Tapirs (TAY-purz) have muscular bodies that are powerful enough to push through thick jungle growth. Males are slightly smaller than females. The head is small with flat sides and a slight upward arch. The front trunk acts as a nose. Eyes are small and the ears are round and able to move on their own. The rump is flat. Tapirs are skinnier than rhinos, and their short legs are powerful.
The tapir’s weight rests on the third toe of each of the four feet. Hind feet are three-toed, while front feet are four-toed. In three of the four species, the coat is short; the mountain tapir has longer fur. Coat color varies and can be dun, a reddish brown color, whitish gray, coal black, and black-and-white two-tone. Newborns have horizontal stripes and dots for the first year.
Tapirs live in South America, Central America, and Southeast Asia, including Myanmar, Thailand, Cambodia, Vietnam, and Sumatra.
With the exception of the mountain tapir, these mammals live in lowland rainforests and other moist forest regions. Mountain tapirs prefer cloud forests, tropical forests that are covered with constant clouds year-round, and paramo, treeless plateaus of tropical South America and the Andes Mountains. Lowland tapirs are found in grasslands and woodlands at lower elevations in South America. All tapirs swim and spend a good deal of time in rivers and lakes. Females often need secluded forests in which to give birth and raise their young.
Tapirs eat small branches and leaves as well as fresh sprouts. They pull the food from trees using their teeth and their mobile snout. They also eat fallen fruit and water plants. On mountains, they eat in a zigzag pattern and eat just a little bit from each plant. This method of eating keeps food plentiful. If food is out of reach, they will reach up, with hind feet planted firmly on the ground and front feet pushing against rocks or other natural objects. Lowland tapirs have been reported eating stranded fish in the Amazon. Tapirs tend to eat before the sun rises and after it sets.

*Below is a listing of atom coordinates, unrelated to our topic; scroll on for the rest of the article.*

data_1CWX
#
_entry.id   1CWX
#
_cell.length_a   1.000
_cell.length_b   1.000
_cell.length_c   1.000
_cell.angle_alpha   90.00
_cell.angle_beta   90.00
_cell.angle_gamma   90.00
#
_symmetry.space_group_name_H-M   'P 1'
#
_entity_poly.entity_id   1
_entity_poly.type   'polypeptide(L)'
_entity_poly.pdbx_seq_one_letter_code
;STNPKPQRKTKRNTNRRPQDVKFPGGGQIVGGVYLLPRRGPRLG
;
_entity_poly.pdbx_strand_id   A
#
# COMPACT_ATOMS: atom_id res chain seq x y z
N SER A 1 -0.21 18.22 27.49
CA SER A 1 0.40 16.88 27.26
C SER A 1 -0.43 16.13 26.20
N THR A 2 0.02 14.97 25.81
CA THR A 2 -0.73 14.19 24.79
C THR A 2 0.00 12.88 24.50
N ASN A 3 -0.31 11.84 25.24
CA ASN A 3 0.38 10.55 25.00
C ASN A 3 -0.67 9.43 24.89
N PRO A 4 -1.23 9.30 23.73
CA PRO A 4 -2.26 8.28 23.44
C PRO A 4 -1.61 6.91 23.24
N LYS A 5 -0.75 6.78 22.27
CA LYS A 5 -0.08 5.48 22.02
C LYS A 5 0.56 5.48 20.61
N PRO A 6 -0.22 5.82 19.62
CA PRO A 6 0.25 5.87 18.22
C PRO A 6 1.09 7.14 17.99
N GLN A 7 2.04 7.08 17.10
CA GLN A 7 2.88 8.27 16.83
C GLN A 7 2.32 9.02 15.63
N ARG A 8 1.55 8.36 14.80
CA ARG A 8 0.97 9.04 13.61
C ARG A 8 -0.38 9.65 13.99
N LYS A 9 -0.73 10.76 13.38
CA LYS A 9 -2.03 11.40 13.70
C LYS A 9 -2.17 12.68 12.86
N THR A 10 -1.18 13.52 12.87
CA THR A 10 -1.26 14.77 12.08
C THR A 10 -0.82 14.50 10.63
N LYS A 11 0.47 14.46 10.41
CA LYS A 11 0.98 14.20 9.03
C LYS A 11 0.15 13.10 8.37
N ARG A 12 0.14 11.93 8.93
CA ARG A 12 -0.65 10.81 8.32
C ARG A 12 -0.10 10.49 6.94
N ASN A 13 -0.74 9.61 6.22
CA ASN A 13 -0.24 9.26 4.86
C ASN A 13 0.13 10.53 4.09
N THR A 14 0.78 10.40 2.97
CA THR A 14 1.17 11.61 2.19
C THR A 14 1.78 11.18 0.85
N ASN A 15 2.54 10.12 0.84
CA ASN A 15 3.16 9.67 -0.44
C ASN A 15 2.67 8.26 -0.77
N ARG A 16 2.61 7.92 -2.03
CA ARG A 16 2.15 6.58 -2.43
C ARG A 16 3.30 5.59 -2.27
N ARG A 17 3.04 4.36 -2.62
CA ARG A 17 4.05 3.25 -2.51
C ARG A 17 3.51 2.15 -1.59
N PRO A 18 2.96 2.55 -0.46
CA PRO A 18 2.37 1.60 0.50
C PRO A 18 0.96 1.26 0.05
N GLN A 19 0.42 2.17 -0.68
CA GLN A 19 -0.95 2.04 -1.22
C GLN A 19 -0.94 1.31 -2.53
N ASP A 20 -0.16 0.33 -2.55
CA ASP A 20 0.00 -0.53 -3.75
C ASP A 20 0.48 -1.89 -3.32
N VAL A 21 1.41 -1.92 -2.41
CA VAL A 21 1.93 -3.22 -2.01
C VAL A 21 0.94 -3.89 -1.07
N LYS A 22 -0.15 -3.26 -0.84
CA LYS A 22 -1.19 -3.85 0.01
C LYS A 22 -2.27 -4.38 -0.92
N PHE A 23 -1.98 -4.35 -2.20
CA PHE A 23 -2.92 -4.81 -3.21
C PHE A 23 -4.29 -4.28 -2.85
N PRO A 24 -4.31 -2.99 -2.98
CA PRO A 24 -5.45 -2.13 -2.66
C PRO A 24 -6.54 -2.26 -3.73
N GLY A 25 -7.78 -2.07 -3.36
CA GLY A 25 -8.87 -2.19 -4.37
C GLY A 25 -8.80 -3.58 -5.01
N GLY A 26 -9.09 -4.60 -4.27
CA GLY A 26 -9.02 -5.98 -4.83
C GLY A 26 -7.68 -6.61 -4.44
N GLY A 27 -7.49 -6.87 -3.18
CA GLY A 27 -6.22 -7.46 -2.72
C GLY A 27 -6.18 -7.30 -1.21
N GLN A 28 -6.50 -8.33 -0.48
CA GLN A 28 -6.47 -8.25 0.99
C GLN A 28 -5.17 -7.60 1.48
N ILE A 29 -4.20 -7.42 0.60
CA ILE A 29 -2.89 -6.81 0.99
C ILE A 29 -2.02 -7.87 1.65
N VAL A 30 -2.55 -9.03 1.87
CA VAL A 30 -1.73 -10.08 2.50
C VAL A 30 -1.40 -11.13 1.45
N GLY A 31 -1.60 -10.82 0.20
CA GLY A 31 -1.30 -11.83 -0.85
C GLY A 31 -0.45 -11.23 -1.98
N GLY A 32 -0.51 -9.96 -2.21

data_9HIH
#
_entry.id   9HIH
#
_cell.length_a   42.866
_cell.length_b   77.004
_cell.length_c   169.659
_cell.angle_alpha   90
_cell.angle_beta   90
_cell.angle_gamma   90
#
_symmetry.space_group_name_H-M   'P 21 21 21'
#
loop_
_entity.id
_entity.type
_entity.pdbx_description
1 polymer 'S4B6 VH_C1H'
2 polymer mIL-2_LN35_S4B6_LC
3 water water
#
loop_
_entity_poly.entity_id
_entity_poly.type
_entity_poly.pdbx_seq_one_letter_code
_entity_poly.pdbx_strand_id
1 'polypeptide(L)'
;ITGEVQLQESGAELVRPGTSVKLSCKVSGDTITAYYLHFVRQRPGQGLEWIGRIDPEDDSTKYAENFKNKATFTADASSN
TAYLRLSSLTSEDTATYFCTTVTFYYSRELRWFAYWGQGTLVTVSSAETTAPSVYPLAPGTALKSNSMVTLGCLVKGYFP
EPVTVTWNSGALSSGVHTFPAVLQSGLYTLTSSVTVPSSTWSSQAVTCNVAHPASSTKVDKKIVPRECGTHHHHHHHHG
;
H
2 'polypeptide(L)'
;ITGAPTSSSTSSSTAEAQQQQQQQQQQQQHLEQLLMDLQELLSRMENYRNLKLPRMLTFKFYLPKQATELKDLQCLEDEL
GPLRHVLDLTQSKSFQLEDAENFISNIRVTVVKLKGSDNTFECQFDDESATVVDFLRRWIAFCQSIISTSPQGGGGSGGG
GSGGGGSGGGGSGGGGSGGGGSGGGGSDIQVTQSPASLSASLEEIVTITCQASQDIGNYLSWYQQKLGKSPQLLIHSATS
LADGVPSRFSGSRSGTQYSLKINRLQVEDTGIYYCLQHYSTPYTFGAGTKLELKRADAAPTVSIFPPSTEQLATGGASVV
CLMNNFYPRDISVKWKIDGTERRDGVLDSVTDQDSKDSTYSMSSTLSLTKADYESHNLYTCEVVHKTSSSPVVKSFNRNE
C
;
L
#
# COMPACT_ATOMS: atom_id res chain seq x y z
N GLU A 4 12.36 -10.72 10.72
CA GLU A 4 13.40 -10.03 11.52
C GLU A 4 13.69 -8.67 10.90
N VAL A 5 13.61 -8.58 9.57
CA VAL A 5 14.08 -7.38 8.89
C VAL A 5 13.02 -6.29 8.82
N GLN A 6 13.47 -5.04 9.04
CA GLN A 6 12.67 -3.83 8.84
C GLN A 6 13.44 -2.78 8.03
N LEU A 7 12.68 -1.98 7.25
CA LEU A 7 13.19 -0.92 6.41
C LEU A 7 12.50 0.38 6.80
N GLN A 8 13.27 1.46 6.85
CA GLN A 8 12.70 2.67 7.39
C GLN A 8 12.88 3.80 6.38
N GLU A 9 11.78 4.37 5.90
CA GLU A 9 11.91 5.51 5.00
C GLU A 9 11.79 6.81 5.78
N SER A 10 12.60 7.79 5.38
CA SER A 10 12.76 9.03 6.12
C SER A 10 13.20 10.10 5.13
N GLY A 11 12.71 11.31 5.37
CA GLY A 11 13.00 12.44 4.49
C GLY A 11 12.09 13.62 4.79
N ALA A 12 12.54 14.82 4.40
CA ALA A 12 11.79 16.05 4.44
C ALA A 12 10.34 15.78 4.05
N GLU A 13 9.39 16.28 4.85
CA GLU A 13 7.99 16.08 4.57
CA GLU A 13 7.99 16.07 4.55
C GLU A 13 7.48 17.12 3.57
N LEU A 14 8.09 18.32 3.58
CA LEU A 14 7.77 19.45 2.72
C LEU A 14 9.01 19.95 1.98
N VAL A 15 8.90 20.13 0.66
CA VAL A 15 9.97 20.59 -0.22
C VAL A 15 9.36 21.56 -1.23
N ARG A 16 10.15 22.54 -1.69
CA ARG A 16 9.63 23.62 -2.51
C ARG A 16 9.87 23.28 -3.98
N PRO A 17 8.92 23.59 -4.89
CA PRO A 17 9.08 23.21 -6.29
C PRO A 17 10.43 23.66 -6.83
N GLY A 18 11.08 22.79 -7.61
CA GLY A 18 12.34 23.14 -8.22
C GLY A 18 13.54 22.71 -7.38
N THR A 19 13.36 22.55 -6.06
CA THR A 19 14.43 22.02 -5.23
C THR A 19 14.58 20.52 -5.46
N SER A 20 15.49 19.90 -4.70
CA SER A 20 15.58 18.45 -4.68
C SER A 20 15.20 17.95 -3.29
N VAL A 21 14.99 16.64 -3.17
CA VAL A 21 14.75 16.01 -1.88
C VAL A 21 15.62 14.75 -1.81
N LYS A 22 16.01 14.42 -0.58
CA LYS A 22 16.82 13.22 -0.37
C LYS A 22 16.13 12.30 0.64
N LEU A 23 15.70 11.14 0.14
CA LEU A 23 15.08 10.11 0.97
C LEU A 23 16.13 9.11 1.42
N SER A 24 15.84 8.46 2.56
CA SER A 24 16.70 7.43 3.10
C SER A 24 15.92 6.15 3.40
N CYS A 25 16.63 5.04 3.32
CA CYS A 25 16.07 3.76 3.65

BEHAVIOR AND REPRODUCTION
Despite their bulk, tapirs are swift runners and agile climbers. They are able to climb and jump vertical fences or walls measuring 9.8 feet (3 meters) high. They are shy animals and depend on concealment, being hidden, for safety. For this reason, not much is known about their sleep habits. Some tapirs have been seen sleeping in the water. In fact, tapirs will spend extra time in the water during very hot weather, a habit that not only keeps them cool, but protects them from insects. They can even walk on the bottom of rivers and lakes for short periods of time.
Although tapirs prefer the dawn and dusk hours of the day, in densely populated areas the lowland tapir becomes strictly nocturnal, active at night, for its safety. Tapirs generally establish a central location and use the same paths to travel around time after time. They mark their territory with urine and piles of dung, or feces.
Tapirs are more social during the dry season and at full moons and interact at salt licks and river banks. This is also where courtship displays take place. These rituals include grunting and squealing. After a thirteen-month pregnancy, the female secludes herself and gives birth to a single calf. The calf hides in thick shrubbery for the first two weeks, feeding off the mother’s milk. After a few weeks, the calf begins foraging, or searching, for food with the mother, and begins to include the food in its diet. Calves nurse, or drink their mother’s milk, for up to one year. Though it is not certain, male tapirs in the wild seem to take responsibility for some of the calf-rearing. Tapirs are monogamous (muh-NAH-guh-mus), having only one mate, during the breeding season, but change partners from year to year.
Tapirs live about thirty years in the wild. Aside from humans, it is believed that their main predators include jaguars, pumas, leopards, tigers, and anacondas.
TAPIRS AND PEOPLE
The tapir is hunted for its skin, which is used to make leather goods. It is also hunted for its meat as well as other parts of its body, which are used to make medicine.
All four species are listed as Endangered, facing a very high risk of extinction in the wild, or Vulnerable, facing a high risk of extinction in the wild, due to habitat destruction and hunting.